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City of Seattle to Invest Funds from Families, Education, Preschool, and Promise Levy in Initiative Focused on Families Experiencing Homelessness or Housing Instability

The Department of Education and Early Learning (DEEL) is partnering with YWCA Seattle/King/Snohomish to provide support for students in Seattle Public Schools (SPS) experiencing homelessness or housing instability. DEEL announced today that more than $400,000 from the voter-approved Families, Education, Preschool and Promise (FEPP) levy will be invested into the YWCA to develop programs that provide a rapid and culturally responsive approach to housing services for families experiencing homelessness.

Research shows that students experiencing homelessness or housing instability—whether living in hotels/motels, in shelters, unsheltered, or doubled up—have significantly lower academic outcomes than their housed peers.

Statewide, students experiencing homelessness (including doubled-up students) have a 62% attendance rate, compared to an 86% attendance rate for their housed peers. Further, three in four students experiencing homelessness do not meet the proficiency level on state math assessments and have a four-year graduation rate that is more than 25 percentage points lower than their housed peers (55% versus 81%). Student mobility is greater for homeless students as well. During the 2015-16 school year, 10% of Seattle School District’s students experiencing homelessness changed schools compared to only 3% of stably housed students.

“We know that homelessness and housing instability significantly impact a student’s ability to thrive in school. We must do more to help our students and families experiencing homelessness, and we must ensure our programs are culturally responsive and work to break down systemic barriers,” said Mayor Jenny Durkan. “This investment is an important step to help some of the most vulnerable students in our schools, and to end youth homelessness in our region.” 

This year’s Point in Time count found that nearly 1,100 youth and young adults (YYA) were experiencing homelessness across King County, which represents a 28% decrease over 2018. Data shows that 32% of YYA identified themselves as having been involved in the foster care system, 34% identified as LGBTQ, and YYA reported higher rates of psychiatric or emotional conditions than adults experiencing homelessness.

“The challenge of finding housing disrupts the lives of students and their families. Some students who leave school when their families are homeless do not come back,” said DEEL Director Dwane Chappelle. “These funds, and our work with the YWCA, are intended to ensure that during a period of disruption and instability, students have the support and services they need to remain in school.”

YWCA Seattle/King/Snohomish will use these funds to develop a program that will:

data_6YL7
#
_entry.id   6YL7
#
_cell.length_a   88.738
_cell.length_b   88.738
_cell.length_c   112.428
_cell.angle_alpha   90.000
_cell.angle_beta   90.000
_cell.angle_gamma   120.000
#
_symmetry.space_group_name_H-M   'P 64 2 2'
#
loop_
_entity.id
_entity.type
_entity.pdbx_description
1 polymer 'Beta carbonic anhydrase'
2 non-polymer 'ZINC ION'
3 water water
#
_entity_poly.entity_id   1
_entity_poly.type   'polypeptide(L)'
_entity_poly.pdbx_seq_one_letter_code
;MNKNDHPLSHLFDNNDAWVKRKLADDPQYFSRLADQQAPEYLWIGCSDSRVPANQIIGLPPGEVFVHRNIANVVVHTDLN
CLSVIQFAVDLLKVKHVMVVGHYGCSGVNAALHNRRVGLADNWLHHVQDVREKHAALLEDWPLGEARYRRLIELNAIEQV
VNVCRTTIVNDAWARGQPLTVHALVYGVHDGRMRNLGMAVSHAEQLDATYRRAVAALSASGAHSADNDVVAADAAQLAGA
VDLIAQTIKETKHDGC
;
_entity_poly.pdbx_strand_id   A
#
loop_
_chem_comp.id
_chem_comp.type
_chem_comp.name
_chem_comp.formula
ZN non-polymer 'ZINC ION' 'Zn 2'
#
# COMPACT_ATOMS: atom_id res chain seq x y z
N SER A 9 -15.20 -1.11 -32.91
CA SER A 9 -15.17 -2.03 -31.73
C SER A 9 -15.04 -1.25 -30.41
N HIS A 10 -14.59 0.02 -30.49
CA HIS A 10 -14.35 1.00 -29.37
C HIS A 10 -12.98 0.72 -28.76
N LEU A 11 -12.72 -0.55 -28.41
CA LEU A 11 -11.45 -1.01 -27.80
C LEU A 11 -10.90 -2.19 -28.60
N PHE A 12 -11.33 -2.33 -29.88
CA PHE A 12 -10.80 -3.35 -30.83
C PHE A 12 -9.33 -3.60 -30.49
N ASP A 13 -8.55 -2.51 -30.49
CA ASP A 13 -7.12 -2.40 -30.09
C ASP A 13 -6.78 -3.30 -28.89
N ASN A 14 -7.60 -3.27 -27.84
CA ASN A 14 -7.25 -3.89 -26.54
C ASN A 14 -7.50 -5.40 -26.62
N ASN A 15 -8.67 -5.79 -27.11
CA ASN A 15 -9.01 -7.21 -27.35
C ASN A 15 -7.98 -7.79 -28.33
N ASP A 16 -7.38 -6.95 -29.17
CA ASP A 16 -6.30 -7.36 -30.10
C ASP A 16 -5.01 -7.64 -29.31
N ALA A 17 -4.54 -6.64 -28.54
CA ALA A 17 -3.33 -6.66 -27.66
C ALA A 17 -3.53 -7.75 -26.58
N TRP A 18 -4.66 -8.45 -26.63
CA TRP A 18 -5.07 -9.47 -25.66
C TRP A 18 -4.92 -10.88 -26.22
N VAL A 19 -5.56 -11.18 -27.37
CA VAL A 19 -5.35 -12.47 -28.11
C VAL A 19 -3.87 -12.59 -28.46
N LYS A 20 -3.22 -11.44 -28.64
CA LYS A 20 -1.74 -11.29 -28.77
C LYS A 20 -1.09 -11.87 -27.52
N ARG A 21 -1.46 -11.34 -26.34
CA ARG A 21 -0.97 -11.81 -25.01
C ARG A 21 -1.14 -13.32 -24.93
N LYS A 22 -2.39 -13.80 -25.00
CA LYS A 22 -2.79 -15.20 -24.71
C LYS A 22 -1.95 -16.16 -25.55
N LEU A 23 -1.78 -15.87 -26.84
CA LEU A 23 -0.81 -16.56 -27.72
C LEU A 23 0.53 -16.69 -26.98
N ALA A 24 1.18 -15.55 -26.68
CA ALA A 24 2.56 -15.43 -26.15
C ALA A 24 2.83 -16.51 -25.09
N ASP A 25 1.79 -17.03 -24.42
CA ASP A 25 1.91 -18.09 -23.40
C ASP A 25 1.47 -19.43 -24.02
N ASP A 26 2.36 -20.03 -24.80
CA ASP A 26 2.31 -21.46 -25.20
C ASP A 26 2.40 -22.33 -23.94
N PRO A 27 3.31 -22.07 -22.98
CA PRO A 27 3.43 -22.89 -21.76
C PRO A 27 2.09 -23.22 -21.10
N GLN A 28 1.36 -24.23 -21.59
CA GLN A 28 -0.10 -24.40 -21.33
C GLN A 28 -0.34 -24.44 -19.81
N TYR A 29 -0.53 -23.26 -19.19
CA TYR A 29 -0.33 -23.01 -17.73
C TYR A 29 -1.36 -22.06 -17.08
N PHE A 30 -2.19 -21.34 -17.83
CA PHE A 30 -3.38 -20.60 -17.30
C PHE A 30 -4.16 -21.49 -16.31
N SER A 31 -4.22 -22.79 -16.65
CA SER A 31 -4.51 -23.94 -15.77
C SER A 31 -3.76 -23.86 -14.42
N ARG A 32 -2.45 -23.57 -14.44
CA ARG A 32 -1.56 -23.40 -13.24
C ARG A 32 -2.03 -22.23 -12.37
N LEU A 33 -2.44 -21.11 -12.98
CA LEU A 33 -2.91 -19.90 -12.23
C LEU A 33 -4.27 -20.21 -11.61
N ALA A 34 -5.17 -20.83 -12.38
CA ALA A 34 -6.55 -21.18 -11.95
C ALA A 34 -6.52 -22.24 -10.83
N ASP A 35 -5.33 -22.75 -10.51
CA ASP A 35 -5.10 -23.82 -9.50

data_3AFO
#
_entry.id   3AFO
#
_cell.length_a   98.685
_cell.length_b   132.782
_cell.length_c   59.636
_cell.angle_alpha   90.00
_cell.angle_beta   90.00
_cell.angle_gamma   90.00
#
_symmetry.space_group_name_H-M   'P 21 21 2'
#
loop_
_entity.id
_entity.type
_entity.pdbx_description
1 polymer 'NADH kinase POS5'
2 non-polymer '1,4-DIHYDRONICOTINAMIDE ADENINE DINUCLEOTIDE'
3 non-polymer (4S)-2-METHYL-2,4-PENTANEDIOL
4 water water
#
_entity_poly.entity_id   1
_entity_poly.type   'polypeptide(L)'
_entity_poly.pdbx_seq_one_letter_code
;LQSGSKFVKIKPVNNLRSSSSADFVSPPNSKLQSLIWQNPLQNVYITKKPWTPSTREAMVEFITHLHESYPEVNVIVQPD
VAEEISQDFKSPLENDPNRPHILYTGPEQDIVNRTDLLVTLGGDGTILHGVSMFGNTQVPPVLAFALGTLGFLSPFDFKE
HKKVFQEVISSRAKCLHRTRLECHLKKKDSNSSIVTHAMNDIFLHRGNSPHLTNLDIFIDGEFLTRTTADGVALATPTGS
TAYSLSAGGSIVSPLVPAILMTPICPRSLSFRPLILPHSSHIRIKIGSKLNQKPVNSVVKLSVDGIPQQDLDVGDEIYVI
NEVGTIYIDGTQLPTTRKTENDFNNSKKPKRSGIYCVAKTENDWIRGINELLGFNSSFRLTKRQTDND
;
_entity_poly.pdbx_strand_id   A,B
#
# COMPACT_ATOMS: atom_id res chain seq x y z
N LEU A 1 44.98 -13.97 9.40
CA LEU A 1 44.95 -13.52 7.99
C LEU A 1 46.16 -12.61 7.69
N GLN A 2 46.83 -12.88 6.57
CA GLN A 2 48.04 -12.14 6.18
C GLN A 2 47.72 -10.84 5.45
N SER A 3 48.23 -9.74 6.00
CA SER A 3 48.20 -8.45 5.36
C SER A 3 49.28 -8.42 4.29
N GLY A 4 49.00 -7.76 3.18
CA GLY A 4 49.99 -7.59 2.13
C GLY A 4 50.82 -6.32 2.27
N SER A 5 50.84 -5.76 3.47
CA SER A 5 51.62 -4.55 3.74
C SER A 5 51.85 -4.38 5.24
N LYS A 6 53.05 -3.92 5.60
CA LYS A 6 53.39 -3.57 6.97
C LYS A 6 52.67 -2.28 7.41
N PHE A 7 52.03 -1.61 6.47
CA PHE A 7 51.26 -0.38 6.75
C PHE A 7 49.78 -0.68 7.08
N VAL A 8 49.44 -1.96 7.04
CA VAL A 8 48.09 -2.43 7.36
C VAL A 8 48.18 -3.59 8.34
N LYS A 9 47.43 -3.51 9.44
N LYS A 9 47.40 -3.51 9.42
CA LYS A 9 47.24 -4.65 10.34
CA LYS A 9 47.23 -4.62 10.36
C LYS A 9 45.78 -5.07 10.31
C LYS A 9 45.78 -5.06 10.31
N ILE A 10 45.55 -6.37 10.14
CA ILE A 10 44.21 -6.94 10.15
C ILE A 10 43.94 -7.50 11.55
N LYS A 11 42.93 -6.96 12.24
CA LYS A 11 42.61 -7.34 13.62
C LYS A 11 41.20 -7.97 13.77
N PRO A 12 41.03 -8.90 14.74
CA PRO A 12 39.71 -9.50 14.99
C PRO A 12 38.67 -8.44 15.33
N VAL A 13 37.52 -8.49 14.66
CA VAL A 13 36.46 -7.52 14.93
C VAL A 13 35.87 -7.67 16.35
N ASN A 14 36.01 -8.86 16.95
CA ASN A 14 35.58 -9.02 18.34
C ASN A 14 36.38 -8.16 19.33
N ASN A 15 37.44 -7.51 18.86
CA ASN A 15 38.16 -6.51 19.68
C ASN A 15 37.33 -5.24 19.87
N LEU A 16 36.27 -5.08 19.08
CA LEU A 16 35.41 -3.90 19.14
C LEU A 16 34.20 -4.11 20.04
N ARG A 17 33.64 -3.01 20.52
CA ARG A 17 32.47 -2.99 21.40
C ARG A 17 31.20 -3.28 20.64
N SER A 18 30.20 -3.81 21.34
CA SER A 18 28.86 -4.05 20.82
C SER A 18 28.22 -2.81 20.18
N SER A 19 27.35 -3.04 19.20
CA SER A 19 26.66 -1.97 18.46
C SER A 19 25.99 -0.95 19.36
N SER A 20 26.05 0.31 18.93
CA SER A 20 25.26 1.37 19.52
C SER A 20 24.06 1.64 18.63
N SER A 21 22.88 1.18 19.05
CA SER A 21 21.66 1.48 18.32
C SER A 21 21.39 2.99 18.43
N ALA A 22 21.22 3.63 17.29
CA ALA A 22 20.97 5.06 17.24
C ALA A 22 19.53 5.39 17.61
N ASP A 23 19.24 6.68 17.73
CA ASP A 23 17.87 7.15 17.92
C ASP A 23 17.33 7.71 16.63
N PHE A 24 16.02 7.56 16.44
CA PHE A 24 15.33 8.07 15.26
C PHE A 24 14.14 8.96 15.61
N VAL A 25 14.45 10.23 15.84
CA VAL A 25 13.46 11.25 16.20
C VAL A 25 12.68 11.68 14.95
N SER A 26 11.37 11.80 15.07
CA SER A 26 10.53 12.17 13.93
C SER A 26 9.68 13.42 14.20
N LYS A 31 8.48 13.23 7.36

• Secure permanent housing for Seattle Public Schools (SPS) families experiencing homelessness or housing instability;  
  • Improve attendance among SPS students experiencing homelessness;
  • Increase school stability—reducing the number of times a student transfers schools in a year; and
  • Prevent SPS families with unstable housing from becoming homeless.

“Supporting students effected by the homeless crisis will take all of us. Enhanced YWCA supports including secure, permanent housing for SPS families will make a world of difference,” said Seattle Schools Superintendent Denise Juneau. “This is just one more example of how the City’s levy FEPP helps provide stability, consistency, and predictability so students can benefit from a great education in Seattle Public Schools.”

This program will deliver specialized services for youth and their families, from case management to housing search assistance, through a culturally relevant lens. A YWCA Youth Advocate will work closely with participants to identify and assess their needs, strengths, and goals, and help students connect to programs that will support their attendance, academic success, and overall well-being.

“We’re grateful to be selected for this award, which will strengthen YWCA’s work to restore housing stability and economic independence for families, while increasing our services for Seattle Public Schools students who face homelessness,” said Chief Program Officer, Patricia Hayden.

YWCA Seattle/King/Snohomish is committed to gender and racial equity in housing, economic advancement, health, and safety, with programs that center those who are furthest from opportunity. YWCA has provided critical services for families in Seattle since 1894 and has 125 years of experience delivering the tools and resources they need to thrive, from emergency shelter to permanent housing.

DEEL’s mission is to transform the lives of Seattle’s children, youth, and families through strategic investments in education.